By Larry Taylor/Garden Grove Journal
Every September the Getty Villa in Malibu produces a classic Greek drama as part of its emphasis on Greek-Roman culture. This year, “Helen,” by Euripides opened last week.
Written in 2412 BC, this seldom-performed play, dealing with the fall of Troy is usually ignored in favor of Euripides’ greater tragedy, “The Trojan Women,” which Getty presented last year.
In this version Helen, who is usually presented as the cause of the Trojan war after being kidnapped from her Greek husband, Meneleus, by Trojan hero Paris, has a double. The resulting calamitous war in which Greece destroyed Troy, has long been the stuff of myth and history.
This telling, however, has Helen spirited away by the gods to an Egyptian island and replaced by a surrogate. So, it wasn’t real the Helen who caused the war.
When Meneleus, on his way back to Greece after the war is shipwrecked, he lands on the island where Helen is held. He is initially baffled by the duplicate Helen, but the gods intervene and permit his reunion. The pair escape from the Egyptian king who would marry Helen, himself.
In this interpretation, the play is broadly adapted by Nick Salamone, who attempts to turn it into a comedy, but it really doesn’t work. He resets the action into the Thirties in a world of movie kings and kings. These allusions to 20th Century culture become corny and tiresome. It may have been better to stick with the original, going with Euripides’ cynical view of war.
Performed by the Playwright’s Arena theater and directed by Jon Lawrence Rivera, Helen becomes a faded movie star (well-played by Rachel Sorsa, who sings as well as emotes). The Greek chorus is made up of a Marilyn Monroe-type and two pop divas (Melody Butui, Arsene DeLay and Jayme Lake, who resemble fugitives from “Entertainment Tonight”).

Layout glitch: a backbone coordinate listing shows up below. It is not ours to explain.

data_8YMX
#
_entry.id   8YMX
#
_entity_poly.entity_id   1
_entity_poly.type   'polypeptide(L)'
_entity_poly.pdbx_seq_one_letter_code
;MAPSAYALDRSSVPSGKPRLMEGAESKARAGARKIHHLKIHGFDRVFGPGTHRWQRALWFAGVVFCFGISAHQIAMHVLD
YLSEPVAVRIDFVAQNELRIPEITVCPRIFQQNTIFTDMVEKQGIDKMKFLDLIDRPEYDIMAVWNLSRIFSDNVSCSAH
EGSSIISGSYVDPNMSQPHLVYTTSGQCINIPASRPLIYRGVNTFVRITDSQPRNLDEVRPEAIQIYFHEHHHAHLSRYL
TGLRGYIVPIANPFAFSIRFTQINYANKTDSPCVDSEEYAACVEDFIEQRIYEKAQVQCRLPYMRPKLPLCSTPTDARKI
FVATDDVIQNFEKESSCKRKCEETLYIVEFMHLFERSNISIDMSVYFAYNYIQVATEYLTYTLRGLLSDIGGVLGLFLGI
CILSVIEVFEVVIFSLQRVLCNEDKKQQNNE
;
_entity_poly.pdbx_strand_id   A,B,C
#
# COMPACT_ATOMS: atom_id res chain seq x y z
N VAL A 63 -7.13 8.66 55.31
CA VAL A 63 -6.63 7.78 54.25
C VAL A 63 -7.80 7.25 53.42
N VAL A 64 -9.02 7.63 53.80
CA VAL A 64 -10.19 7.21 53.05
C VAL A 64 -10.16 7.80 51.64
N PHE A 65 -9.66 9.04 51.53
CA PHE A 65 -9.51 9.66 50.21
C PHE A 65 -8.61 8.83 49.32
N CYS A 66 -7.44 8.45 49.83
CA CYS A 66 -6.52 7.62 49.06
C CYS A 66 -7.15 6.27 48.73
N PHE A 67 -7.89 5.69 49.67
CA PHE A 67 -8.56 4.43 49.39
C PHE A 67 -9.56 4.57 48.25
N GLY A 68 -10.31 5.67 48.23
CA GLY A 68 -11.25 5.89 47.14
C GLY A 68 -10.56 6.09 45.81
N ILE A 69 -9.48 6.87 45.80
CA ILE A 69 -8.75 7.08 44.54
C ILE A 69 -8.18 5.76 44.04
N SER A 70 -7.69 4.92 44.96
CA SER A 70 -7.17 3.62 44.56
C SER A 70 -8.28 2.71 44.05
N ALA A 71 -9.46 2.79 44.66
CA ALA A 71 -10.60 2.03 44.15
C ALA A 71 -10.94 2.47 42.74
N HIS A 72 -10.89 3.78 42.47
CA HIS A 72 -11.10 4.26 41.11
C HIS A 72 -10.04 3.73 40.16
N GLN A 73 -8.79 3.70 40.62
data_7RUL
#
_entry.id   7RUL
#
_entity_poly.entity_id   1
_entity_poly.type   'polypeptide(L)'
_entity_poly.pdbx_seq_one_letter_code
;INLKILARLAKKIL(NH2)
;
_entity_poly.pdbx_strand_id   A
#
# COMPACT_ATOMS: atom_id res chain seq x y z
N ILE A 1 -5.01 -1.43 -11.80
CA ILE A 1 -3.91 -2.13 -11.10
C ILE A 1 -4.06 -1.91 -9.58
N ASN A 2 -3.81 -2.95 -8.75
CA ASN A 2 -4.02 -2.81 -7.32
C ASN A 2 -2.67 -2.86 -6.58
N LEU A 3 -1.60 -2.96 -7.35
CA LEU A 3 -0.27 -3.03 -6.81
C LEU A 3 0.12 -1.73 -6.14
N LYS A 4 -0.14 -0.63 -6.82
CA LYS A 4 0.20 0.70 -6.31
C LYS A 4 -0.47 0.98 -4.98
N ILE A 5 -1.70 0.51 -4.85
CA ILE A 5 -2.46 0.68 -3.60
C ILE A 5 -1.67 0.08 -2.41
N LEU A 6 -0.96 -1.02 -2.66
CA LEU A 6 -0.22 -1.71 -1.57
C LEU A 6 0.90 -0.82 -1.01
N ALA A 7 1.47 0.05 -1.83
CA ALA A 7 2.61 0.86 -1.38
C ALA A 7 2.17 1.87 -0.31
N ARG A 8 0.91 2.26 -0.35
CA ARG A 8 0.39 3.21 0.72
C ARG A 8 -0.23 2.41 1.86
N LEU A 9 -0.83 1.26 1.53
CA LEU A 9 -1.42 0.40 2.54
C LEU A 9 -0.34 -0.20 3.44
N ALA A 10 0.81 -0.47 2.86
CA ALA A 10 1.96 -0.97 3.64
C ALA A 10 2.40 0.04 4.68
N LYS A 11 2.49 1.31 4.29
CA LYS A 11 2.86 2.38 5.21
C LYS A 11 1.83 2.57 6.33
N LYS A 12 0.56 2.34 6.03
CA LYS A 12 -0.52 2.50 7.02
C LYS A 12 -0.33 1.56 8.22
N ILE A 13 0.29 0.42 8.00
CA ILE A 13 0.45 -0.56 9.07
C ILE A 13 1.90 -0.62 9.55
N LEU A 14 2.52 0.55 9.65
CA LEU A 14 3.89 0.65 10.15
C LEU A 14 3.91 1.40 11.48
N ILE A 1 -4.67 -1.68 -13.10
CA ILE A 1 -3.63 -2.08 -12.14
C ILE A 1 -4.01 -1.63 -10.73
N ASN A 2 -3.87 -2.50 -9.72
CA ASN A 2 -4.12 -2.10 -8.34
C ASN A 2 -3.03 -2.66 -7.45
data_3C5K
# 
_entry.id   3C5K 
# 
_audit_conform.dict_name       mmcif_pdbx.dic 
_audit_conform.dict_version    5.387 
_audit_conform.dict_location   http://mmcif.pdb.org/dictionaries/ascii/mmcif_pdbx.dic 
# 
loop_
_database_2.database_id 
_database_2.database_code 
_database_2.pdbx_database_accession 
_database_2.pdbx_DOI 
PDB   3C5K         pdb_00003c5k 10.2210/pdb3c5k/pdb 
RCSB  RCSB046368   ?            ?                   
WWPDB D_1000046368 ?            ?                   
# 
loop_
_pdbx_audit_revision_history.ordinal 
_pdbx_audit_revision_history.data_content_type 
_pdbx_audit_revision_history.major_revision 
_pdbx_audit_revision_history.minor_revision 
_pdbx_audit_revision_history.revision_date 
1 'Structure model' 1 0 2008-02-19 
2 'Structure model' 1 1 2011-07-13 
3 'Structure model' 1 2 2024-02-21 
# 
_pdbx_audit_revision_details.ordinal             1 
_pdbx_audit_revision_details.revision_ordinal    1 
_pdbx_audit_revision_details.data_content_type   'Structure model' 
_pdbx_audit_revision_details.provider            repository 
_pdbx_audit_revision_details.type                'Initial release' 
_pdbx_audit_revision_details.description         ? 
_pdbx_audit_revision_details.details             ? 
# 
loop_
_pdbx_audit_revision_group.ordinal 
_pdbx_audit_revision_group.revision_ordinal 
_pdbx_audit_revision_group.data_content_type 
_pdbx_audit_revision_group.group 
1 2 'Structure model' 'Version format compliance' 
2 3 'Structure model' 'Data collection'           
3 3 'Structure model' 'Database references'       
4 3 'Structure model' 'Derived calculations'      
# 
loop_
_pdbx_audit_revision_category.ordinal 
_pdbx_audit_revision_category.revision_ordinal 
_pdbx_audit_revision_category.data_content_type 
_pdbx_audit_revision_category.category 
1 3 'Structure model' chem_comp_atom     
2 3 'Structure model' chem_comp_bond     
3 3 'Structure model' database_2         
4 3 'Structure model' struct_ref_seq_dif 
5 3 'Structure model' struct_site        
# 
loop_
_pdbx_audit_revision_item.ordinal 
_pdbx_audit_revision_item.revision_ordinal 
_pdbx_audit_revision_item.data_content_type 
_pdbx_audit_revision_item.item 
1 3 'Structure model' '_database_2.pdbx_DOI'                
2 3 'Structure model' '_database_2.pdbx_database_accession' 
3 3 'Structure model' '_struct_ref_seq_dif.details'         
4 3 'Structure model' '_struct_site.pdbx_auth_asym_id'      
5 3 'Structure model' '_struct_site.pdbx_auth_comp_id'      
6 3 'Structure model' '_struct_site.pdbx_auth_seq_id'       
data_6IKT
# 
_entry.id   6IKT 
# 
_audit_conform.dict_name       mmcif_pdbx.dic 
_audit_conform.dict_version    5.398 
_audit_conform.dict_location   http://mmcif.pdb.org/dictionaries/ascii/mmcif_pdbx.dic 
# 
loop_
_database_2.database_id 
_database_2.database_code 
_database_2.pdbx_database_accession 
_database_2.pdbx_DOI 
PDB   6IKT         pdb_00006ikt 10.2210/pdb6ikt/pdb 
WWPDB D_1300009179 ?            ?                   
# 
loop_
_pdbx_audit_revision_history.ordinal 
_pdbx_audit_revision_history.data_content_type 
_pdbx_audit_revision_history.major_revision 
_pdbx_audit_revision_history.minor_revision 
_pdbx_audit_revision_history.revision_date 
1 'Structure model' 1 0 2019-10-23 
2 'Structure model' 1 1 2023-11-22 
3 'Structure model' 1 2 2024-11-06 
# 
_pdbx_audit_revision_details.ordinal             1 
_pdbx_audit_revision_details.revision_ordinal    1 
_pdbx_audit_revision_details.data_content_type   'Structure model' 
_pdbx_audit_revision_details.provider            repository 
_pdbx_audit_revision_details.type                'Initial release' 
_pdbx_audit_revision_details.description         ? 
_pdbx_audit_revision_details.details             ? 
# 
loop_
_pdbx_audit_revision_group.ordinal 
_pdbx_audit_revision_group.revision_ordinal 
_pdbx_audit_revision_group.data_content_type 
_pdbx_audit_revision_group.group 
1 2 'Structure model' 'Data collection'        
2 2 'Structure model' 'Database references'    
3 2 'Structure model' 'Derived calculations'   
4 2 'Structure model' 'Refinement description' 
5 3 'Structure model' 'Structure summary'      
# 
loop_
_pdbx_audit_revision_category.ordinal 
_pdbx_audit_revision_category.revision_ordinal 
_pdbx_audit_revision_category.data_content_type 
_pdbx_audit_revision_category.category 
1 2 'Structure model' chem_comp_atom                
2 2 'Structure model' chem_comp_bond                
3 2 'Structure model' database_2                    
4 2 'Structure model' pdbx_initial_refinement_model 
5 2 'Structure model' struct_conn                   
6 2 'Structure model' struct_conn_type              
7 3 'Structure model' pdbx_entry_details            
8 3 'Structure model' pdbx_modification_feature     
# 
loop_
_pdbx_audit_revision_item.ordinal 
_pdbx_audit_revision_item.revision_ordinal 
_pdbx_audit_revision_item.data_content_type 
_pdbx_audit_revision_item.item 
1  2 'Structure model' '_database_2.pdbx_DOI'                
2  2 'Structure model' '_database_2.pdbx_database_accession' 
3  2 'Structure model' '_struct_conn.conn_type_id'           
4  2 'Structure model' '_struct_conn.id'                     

There are some good laugh lines but few and far between. Many are delivered by Holden Caulfield as Menelaous, who does a fine job with what he is given.
What does impress is the statue in the Getty Atrium which is visible to the audience in the area where actors make their entrances – it is Lion Attacking a Horse, from Greece, circa 325–300 B.C.
On loan from Rome, the masterpiece vividly shows a lion bringing down a desperately fighting horse. It is said to be one of the most storied works of art to survive from antiquity.
Placed as it is in the amphitheater area, it illustrates, symbolically, that the lion’s reason to kill is survival. Man’s butchery of his fellow man, by contrast, is for glory and revenge, trivial in comparison.
“Helen” plays through Sept. 29. The Getty Villa is located just off Pacific Coast Highway at 1200 Getty Center Drive; turn off just north of Sunset Boulevard. Phone (310) 440-7300; www.getty.edu Playgoers should plan on getting there before the play’s 8 p.m. start. It’s a chance to look at the many antiquities on display in this replica of a Roman villa.